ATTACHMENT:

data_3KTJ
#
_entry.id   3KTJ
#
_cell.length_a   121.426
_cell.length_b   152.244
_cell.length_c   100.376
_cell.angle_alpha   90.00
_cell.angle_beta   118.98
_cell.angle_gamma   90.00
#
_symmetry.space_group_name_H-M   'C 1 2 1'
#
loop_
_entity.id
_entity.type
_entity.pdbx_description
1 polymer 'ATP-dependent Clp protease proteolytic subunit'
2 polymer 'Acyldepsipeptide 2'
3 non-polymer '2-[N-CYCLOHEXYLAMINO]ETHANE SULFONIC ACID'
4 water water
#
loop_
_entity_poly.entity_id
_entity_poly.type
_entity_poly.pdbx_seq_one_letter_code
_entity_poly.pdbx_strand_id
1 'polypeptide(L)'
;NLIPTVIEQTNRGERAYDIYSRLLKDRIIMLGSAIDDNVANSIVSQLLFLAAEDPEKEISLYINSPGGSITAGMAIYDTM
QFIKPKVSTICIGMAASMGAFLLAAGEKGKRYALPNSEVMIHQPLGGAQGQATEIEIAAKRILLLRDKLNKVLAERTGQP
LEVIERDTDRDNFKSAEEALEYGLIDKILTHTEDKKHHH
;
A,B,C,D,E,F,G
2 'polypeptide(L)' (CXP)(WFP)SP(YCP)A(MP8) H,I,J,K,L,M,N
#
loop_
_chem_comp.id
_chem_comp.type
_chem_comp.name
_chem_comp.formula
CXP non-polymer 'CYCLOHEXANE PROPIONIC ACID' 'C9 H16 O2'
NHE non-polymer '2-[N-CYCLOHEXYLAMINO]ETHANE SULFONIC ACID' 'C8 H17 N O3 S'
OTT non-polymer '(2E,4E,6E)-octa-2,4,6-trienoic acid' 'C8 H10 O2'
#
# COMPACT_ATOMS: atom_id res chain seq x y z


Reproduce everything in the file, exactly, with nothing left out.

data_3KTJ
#
_entry.id   3KTJ
#
_cell.length_a   121.426
_cell.length_b   152.244
_cell.length_c   100.376
_cell.angle_alpha   90.00
_cell.angle_beta   118.98
_cell.angle_gamma   90.00
#
_symmetry.space_group_name_H-M   'C 1 2 1'
#
loop_
_entity.id
_entity.type
_entity.pdbx_description
1 polymer 'ATP-dependent Clp protease proteolytic subunit'
2 polymer 'Acyldepsipeptide 2'
3 non-polymer '2-[N-CYCLOHEXYLAMINO]ETHANE SULFONIC ACID'
4 water water
#
loop_
_entity_poly.entity_id
_entity_poly.type
_entity_poly.pdbx_seq_one_letter_code
_entity_poly.pdbx_strand_id
1 'polypeptide(L)'
;NLIPTVIEQTNRGERAYDIYSRLLKDRIIMLGSAIDDNVANSIVSQLLFLAAEDPEKEISLYINSPGGSITAGMAIYDTM
QFIKPKVSTICIGMAASMGAFLLAAGEKGKRYALPNSEVMIHQPLGGAQGQATEIEIAAKRILLLRDKLNKVLAERTGQP
LEVIERDTDRDNFKSAEEALEYGLIDKILTHTEDKKHHH
;
A,B,C,D,E,F,G
2 'polypeptide(L)' (CXP)(WFP)SP(YCP)A(MP8) H,I,J,K,L,M,N
#
loop_
_chem_comp.id
_chem_comp.type
_chem_comp.name
_chem_comp.formula
CXP non-polymer 'CYCLOHEXANE PROPIONIC ACID' 'C9 H16 O2'
NHE non-polymer '2-[N-CYCLOHEXYLAMINO]ETHANE SULFONIC ACID' 'C8 H17 N O3 S'
OTT non-polymer '(2E,4E,6E)-octa-2,4,6-trienoic acid' 'C8 H10 O2'
#
# COMPACT_ATOMS: atom_id res chain seq x y z